A Lynching in 1847

It’s not really crucial for the book I’m working on, but I just finished the diary of a priest who travelled from New York to North Carolina in 1847 to start a monastic community in Valle Crucis. This priest was later a missionary on Blackwell’s Island, which is why I’m looking into him.

They travelled on foot for the last leg of the journey, and just as they were entering Greensboro they came across a huge mob who were on their way to a the hanging of a black man accused of murder. This was around November, 1847. The priest doesn’t go with them, and he doesn’t say much about it except to describe what happened at the inn where he stayed that night.

“I was much shocked at some unfeeling remarks made at table about negroes, by two young lawyers, and a lady of the house, a Presbyterian. After living awhile in a slave state, I ceased from feeling any surprise at want of sympathy for the ignorant slave. It is not the least evil of slavery, that is sears the noble sentiments of brotherly love, which man naturally has for a human being.”

I don’t like the condescending “ignorant” part but at least he was anti-slavery. I’ve tried to look up who was hanged/lynched that day, but so far I have been unable. I found a database of lynchings but it begins in 1882. As I said, it’s not really crucial, but this is the kind of thing that always pulls at me. It’s what I’m doing with this whole book really. All these people who suffered and are forgotten. I know that is the way of it for almost all of us but still. I want to give them their history back.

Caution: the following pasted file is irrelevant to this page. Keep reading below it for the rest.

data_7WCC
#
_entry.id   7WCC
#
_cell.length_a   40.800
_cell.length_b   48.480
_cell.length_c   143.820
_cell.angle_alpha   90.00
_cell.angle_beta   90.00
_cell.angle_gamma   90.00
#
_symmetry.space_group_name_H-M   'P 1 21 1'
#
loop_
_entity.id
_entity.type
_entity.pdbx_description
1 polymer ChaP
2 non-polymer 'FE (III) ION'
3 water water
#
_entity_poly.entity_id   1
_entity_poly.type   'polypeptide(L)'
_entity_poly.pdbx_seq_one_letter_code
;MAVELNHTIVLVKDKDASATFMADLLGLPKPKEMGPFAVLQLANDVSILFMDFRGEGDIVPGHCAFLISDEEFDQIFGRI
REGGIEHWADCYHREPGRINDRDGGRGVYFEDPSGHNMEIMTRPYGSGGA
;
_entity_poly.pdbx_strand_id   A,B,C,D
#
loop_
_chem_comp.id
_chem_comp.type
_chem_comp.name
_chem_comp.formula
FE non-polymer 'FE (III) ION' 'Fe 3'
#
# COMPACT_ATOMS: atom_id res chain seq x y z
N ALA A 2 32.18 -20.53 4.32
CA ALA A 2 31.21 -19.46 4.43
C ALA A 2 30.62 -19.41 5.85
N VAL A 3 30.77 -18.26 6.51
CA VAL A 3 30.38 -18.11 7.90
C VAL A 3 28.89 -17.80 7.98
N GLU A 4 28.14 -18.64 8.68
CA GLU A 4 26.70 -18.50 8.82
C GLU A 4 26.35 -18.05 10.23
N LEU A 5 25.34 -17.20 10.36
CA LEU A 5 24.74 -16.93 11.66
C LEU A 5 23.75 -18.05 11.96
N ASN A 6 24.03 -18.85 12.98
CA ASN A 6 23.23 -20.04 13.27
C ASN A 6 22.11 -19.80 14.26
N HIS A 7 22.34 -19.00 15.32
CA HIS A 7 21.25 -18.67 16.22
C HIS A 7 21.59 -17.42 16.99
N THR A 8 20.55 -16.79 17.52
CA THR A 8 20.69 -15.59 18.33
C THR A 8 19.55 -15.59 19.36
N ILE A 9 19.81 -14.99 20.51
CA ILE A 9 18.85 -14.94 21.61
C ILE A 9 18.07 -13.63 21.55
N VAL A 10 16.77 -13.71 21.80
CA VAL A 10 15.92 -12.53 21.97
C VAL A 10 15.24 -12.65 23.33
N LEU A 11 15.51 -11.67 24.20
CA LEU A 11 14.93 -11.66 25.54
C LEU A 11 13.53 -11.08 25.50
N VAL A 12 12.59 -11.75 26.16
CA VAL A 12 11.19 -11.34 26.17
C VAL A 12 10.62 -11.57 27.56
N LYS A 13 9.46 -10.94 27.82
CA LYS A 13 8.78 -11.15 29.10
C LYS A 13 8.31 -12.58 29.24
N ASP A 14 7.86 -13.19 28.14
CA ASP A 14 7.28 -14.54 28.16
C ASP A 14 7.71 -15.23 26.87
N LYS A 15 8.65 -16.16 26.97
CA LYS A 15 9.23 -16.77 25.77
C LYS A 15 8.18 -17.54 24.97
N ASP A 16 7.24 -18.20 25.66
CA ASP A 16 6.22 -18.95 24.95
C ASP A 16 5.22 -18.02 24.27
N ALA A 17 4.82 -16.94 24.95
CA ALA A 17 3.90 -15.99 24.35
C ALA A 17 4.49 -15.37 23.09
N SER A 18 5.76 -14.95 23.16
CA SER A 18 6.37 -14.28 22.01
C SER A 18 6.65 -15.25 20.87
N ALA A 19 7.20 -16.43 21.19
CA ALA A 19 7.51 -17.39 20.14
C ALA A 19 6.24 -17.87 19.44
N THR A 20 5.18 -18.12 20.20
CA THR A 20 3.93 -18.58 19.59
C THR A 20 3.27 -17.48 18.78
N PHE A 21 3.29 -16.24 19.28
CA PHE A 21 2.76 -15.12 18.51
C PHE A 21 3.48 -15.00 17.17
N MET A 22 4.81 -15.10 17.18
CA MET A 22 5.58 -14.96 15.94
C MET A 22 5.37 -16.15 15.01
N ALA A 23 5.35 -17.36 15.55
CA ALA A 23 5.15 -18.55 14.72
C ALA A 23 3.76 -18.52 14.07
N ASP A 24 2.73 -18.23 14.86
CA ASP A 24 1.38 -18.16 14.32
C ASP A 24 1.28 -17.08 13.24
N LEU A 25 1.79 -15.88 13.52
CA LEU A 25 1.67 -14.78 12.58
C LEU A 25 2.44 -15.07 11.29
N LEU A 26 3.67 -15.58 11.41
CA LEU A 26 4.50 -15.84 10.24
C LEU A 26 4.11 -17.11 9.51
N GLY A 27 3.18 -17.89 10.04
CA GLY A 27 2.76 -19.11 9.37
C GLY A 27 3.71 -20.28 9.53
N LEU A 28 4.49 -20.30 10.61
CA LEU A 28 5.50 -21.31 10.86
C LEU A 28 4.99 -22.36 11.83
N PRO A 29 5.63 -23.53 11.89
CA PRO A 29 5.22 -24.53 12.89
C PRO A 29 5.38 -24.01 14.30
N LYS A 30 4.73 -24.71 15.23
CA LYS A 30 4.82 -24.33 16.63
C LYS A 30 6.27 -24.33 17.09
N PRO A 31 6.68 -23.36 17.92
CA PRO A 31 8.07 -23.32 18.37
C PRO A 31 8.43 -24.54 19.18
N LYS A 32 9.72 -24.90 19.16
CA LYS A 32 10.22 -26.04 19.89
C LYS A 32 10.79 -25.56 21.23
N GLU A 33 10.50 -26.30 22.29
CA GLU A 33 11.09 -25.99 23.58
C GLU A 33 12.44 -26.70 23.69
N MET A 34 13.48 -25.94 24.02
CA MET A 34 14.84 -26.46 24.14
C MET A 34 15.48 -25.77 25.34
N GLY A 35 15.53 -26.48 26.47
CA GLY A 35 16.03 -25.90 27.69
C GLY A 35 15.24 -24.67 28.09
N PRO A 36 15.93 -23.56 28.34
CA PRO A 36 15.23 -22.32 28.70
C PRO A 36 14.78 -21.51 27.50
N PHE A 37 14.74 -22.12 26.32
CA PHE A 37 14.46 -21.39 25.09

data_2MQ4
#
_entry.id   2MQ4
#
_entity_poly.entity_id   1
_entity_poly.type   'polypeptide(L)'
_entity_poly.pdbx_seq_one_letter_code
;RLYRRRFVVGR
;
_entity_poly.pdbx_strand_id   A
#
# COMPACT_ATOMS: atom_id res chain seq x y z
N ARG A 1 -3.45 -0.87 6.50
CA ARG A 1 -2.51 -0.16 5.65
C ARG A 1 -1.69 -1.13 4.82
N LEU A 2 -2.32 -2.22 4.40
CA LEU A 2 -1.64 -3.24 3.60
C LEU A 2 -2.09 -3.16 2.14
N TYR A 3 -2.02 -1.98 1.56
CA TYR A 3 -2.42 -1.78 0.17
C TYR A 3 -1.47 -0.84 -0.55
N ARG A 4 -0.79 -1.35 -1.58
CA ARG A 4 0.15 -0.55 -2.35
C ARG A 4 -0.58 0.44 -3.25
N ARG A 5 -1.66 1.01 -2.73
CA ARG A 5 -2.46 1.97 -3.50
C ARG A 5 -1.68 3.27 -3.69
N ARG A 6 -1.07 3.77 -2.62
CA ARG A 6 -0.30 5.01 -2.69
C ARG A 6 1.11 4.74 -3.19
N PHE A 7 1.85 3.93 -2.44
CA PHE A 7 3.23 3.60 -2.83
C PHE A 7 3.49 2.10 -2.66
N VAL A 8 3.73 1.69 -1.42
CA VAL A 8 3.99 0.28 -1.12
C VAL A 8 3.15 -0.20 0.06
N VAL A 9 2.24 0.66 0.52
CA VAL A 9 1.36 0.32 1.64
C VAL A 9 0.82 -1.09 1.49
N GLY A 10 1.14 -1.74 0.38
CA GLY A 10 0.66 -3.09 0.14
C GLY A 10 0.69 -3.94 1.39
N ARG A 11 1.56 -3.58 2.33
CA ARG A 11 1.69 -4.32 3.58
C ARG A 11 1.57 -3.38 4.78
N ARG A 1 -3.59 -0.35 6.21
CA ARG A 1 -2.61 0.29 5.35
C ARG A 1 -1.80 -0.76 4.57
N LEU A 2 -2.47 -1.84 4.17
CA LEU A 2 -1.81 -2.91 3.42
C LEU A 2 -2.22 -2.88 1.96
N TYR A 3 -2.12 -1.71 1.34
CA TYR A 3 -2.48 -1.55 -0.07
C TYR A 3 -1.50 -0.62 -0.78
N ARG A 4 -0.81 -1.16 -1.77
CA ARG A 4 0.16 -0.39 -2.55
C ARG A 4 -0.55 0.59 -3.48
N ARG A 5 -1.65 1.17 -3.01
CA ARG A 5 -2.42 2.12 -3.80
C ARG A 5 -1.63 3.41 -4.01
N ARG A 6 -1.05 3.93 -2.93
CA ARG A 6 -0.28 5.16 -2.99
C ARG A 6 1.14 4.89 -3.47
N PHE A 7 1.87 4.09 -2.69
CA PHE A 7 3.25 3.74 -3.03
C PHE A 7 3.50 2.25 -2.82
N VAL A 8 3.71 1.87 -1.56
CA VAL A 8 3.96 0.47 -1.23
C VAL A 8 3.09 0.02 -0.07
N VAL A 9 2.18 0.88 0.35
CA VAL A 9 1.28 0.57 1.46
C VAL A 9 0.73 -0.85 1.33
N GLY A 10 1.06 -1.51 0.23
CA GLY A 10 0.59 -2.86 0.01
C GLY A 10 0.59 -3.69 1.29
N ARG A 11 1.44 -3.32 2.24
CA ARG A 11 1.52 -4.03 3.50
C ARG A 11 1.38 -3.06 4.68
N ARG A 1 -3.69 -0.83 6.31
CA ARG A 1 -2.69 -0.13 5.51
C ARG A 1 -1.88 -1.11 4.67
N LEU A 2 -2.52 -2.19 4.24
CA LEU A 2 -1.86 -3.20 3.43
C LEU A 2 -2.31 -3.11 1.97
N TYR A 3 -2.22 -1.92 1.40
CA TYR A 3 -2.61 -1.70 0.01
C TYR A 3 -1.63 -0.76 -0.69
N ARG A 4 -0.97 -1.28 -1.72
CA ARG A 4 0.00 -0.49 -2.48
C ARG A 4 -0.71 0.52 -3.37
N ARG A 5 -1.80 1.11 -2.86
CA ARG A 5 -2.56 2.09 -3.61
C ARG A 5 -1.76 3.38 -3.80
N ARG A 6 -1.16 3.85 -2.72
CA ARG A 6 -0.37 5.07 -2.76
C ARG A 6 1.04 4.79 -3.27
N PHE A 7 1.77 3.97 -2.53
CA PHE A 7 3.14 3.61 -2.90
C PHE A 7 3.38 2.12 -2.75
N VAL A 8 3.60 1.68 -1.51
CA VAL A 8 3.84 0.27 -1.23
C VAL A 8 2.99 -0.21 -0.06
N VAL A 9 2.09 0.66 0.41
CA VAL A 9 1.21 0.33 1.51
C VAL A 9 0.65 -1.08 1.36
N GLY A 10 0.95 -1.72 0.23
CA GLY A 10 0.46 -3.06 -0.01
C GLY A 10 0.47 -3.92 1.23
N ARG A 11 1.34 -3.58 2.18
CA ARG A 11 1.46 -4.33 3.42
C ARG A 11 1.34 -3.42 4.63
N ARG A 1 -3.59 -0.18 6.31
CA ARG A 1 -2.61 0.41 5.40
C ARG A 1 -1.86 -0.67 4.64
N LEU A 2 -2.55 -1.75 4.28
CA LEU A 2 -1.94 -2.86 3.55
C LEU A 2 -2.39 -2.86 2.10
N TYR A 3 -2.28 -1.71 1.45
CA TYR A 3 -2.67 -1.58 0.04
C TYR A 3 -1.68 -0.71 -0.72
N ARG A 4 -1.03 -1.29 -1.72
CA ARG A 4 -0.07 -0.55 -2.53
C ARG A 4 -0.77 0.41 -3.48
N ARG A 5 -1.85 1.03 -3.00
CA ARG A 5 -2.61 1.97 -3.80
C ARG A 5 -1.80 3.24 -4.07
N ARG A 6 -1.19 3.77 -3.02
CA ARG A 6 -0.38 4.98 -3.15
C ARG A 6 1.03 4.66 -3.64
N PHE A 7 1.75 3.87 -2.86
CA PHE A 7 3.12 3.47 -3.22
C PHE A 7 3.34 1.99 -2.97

On a much much lighter note … a kitten! Okay, not really a kitten but he will always be my kitten to me. Hey little Bleeck.

Bleecker on the Bed

Stacy Horn

I've written six non-fiction books, the most recent is Damnation Island: Poor, Sick, Mad, and Criminal in 19th-Century New York.

View all posts by Stacy Horn →

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